We are blessed that Tommy has been a great little sleeper (fingers crossed this continues), so naturally I was a little nervous that this trip and a few nights in a hotel would mess with his routine. He had been sleeping in the dockAtot in his bassinet at home so I thought it would help keep things consistent by bringing the dockAtot with me. I learned that most hotels have a pack ‘n play that they will bring to your room at no charge, a perfectly suitable place to hold his dockAtot. I can’t say enough about the dock a tot and the convenience of its size. I packed it right in my large suitcase and packed his clothes right on top of it. I also packed a fresh sheet to use on the pack n’ play so I knew it was cleaned with his baby detergent and fresh and ready to go for tummy time in the hotel room!

…All in all, it was a smooth trip and I was so glad that I didn’t allow my anxiousness about flying with a newborn keep me from being there to celebrate with my mom. I would love to hear any other travel tips from you guys, especially with older kids or road trips in the car. We are driving from Upstate, NY to Northern Michigan (11 hours, yikes!) later this summer so any advice would be greatly appreciated!!

Xo,

Kristen B.

My Favorite Natural Products

alix-wellness-products

Ok friends… time to talk about one of my favorite ways to spend money ;) skincare and beauty products! (Soon to be replaced by baby clothes, I’m sure!)

If, like me, you are a somewhat anxious pregnant lady, you may have also become an obsessive reader of ingredient lists. While only your doctor can say what’s right for you, I figure the fewer toxins in my products, the better, right?  I was shocked to find all the parabens and sulfates hiding in many of the things I’ve used forever. Yikes!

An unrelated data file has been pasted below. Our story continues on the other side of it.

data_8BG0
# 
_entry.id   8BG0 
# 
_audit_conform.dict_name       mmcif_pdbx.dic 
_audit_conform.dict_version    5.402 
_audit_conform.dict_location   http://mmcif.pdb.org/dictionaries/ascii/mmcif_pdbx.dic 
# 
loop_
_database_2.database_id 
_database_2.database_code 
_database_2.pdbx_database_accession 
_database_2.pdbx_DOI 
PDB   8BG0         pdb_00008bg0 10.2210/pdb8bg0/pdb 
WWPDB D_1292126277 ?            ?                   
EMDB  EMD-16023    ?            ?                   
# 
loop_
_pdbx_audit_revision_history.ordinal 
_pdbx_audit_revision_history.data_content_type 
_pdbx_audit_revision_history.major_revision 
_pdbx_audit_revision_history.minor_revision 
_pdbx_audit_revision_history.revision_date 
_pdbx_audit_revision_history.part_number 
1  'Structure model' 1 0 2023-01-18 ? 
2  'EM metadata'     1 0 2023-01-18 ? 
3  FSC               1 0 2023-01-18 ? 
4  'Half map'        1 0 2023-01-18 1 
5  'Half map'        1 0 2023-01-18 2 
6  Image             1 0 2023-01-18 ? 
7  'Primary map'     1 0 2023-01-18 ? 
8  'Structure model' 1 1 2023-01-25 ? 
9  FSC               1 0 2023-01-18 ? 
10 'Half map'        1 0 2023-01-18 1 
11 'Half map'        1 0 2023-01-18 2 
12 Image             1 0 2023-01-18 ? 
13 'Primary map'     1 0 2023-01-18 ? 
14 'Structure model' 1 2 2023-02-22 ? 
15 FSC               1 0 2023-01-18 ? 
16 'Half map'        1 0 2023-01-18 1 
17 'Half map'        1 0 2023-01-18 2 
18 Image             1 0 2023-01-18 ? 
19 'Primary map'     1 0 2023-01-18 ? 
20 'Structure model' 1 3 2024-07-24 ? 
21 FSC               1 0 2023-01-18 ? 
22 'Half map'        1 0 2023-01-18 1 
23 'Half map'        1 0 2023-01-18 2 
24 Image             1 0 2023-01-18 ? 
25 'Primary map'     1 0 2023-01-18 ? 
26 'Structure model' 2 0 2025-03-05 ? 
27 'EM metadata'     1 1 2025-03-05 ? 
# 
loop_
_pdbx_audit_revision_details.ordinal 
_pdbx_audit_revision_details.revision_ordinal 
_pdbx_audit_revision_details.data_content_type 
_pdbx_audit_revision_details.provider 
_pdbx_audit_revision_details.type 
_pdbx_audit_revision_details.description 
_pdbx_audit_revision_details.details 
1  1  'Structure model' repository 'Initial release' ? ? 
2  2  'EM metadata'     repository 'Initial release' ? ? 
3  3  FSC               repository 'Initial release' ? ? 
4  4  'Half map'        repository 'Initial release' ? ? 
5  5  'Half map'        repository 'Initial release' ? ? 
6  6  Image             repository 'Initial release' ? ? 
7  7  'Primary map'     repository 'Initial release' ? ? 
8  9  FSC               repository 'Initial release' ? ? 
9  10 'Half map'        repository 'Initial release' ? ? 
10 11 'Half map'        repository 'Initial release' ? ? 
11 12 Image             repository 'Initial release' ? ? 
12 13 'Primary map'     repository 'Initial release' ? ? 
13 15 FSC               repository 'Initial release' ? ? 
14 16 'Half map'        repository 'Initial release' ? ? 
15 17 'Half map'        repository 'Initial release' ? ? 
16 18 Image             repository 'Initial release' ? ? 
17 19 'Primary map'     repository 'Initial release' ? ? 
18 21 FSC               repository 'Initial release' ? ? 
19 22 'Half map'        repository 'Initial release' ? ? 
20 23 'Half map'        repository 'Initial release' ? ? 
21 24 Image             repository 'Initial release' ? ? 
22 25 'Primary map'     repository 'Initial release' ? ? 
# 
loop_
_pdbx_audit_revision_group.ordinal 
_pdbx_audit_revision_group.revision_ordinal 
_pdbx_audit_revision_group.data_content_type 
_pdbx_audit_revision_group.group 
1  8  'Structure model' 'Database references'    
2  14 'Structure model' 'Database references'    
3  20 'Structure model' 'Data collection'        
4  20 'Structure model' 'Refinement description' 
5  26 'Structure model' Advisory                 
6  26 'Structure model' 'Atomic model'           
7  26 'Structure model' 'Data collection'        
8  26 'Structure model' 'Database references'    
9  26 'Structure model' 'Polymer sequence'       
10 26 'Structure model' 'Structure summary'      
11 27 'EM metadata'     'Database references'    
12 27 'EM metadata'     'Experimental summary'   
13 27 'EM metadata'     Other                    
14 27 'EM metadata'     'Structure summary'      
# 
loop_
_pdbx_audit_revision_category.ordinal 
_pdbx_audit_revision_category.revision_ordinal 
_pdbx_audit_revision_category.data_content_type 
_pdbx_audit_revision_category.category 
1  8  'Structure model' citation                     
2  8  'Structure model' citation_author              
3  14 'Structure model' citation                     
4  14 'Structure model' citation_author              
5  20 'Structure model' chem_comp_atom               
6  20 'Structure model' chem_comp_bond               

I started transitioning my routine to include more natural products about a year ago, so I have definitely gone through fair amount of trial and error. For example, I’m still on the hunt for the perfect deodorant for summer months. I like Schmidt’s most of the time but it just doesn’t cut it June - September. According to my friends over on Instagram - I should try the brand Native next. I hear good things about Meow Meow too, which I may also have to try if only for the name.

In terms of my skincare routine - I try to keep it pretty simple these days (exfoliating cleanser, gentle toner, and a mineral sunscreen / moisturizer). I LOVE the Tinted Nutrient Day Cream by Josh Rosebrook! It doesn’t really offer much in the way of coverage, just evens everything out a bit, but the consistency is fabulous and doesn’t make me super oily by the end of the day like some sunscreens tend to.

I had pretty acne-prone skin before pregnancy and was hopeful that once I became pregnant, my skin might somehow magically self-regulate and I would achieve the glowy, clear-skinned face of my dreams. Alas, I’ve looked more like I did when I was 14 than I’d like to admit. Hormones - so fun! However, there is hope if you too find yourself breaking out like a teenager. While most traditional over-the-counter acne fighting ingredients are considered off-limits (benzoyl peroxide, salicylic acid, retinoids...) the Aztec Secret - Indian Healing Clay Mask has saved. the. day. I have to use it 3 times per week, which is definitely a commitment, but the results in just three weeks have been so worth it.  Plus, it’s a nice relaxing self-care ritual I have really come to look forward to! I still have a few cystic bumps here and there, but they are much improved and I can’t recommend this product enough.